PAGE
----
Genre, Location, Emotion, Character & Situation Cards!
A Bunch of Dice and Card Sentences:
It’s impossible to write a boring sentence with Grammar Punk™!
T E 3 , Conj. (Character)
Zoe, a trapeze artist and crossword puzzle enthusiast, didn’t own a television.
W E 2 :
Stop: There are no werewolves allowed beyond this point.
P E 3 , Adj.
Vincent prefers his spaghetti sauce to be hot, spicy, and peppery.
S E 3 (Character)
The groom seemed strangely relieved, all things considered.
G O 3 (Emotion)
Clarice enjoys clapping her long, scaly dragon’s tail on the rough, rugged rocks.
L O 3 , Adj.
The cat snoozed soundly on the lounge chair, paws tangled in a comfortable tangle.
C O 4 Adv. (Alliteration)
Sigmund took very good care of his collection of coquettishly colorful clown fish.
T A 5 ( ) Adv. (Location)
The toys (at least most of the them) waited impatiently for the last shoppers to depart.
P E 5 ; Adv. (Alliteration)
At precisely 2:30 the porcupines will properly complete their portion of the parade.
T A 5 : (Location)
The Martian circled the stranger’s spaceship cautiously: the thing hadn’t been there the day before; he wasn’t at all sure what to do with it now.
S U 2 ; Conj. Antonym
Simone had just about had it; the rain had lasted for days and she was ready for the sunshine!
N A 3 ( ) Prep. (Emotion)
Nathaniel Natterson, (a very jovial fellow) was very much in demand around the holidays.
P I 5 , Interj. (Character)
Good grief, the private detective is practically apoplectic at his abject incompetence at solving the missing lollipop case.
P O 3 :
Caution: Do not feed the polka-dotted, floppy-eared, cantankerous polecats.
L E 4 ,
The square, usually the most docile of fellows, unaccountably angled into a triangle.
L A 5 , (Character)
Dashiel, a very popular used car salesman and philatelist, was perpetually tardy to every meeting.
R U 3 , Adv.
Fresh from her day of beauty, Phoebe felt entirely nurtured after a pedicure, manicure, and mud bath.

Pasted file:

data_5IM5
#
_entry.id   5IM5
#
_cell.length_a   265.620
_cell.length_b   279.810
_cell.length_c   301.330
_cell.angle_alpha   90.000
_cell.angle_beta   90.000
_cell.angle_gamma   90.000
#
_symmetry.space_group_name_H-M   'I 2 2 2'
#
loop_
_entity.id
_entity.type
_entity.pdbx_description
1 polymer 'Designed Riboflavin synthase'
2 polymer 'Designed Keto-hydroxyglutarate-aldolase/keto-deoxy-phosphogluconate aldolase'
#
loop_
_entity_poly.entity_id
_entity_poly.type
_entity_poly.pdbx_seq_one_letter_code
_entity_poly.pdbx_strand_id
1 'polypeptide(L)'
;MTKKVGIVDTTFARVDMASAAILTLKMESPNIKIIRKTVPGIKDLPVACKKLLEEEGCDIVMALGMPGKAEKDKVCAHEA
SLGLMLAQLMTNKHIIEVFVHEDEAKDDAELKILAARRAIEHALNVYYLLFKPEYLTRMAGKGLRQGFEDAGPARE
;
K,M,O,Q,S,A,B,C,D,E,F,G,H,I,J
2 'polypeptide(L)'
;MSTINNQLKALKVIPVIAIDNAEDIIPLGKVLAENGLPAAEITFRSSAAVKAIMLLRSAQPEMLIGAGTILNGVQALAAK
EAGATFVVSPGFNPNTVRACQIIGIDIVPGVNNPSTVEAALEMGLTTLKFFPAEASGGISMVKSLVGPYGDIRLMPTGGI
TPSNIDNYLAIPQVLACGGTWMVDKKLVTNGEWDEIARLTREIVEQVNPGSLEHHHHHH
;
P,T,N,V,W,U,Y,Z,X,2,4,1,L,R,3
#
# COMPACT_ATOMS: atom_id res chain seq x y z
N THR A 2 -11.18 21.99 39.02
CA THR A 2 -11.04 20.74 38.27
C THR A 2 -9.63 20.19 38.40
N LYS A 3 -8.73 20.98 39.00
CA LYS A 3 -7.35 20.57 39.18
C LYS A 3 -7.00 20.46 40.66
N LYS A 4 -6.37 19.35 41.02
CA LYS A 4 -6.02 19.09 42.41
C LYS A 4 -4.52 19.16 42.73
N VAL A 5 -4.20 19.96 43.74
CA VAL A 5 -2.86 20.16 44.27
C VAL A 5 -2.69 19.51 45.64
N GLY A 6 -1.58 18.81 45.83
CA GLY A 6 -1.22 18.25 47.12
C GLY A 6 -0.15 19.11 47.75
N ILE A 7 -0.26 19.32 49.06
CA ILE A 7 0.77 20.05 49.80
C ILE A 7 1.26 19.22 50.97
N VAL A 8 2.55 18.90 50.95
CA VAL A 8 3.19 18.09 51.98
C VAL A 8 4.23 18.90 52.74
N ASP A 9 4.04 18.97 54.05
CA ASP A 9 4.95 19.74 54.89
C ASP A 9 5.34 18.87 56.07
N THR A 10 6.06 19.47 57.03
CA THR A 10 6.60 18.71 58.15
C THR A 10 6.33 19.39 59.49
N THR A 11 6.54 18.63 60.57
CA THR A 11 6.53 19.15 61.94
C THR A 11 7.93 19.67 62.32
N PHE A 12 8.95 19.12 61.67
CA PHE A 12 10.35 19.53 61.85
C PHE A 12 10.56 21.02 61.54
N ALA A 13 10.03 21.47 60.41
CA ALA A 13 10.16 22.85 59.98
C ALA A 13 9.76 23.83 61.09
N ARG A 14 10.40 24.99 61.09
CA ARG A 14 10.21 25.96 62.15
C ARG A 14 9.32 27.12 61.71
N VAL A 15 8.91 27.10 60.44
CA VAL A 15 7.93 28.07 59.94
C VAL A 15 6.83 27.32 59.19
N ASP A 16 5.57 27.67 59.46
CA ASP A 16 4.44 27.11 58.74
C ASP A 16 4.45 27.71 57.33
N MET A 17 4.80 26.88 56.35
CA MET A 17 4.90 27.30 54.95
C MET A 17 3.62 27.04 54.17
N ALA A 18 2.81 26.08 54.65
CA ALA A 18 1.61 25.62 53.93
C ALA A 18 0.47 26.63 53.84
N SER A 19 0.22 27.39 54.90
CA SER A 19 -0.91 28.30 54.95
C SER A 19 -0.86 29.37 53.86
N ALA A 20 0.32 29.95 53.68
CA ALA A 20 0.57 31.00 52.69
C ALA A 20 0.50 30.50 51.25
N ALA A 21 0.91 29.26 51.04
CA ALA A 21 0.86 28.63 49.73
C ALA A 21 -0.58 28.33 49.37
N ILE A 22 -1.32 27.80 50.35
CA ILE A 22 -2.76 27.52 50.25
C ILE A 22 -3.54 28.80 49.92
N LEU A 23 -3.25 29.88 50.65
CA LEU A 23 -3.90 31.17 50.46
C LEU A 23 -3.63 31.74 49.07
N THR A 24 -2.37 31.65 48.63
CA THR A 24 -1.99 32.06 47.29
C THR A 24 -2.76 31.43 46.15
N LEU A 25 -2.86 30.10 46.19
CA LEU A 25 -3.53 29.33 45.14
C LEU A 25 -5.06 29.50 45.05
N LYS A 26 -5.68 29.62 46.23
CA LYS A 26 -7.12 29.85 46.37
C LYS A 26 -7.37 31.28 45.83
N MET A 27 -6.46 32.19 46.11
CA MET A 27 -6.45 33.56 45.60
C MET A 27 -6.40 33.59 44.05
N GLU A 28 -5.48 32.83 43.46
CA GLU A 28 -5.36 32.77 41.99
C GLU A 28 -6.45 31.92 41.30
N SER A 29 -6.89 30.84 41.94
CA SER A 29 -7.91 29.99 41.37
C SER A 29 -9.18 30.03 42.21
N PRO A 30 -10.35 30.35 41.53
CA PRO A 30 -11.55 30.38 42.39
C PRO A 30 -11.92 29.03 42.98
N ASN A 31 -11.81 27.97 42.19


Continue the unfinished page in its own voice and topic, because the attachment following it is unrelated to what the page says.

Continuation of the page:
W I 4 : Adj.
Drusilla’s favorite part of the Bewitching Festival was at 12:36, the witching hour, which took place between the apple bob, the goblin hunt and the wind-chime-making class.
S O 3 , Adv.
Magpies are inherently curious, however, raccoons are downright bossy.
S I 4 , Interj.
Geez, it was obvious that silly, snippy sandpipers were not to be trusted.
L E 3 “ ” Adv. (Emotion)
Inherently crabby Zoe had created a game called “Spite and Malice.”
C E 3 :
The gathering of porcupines strove to make one thing very clear: keep your distance.
H A 3 : Prep,
As the teacher reached Chapter 16: 2-8, utter silence fell across the room.
H E 2 ?
With a noisy start, Daphne sat bolt upright, shrieking, “What are you doing here?”
T I 4 ? Pro. (Location)
Feet tapping impatiently, he looked down the track, where was that stupid train, anyway?
G A 4 “ Pro. (Character)
The wizard, preparing for the Annual Magician’s Convention surveyed his inventory: pointy hat, magic wand, and pet dragon.
L U 2 ; Prep.
Harold was a real pit bull of an investigator; he would never let go of a lead once he’d sunk his teeth into it.
P A 4 , Conj. Homonym
Be sure you bring a sleeping bag, a pair of pajamas, and a spare jar of pears.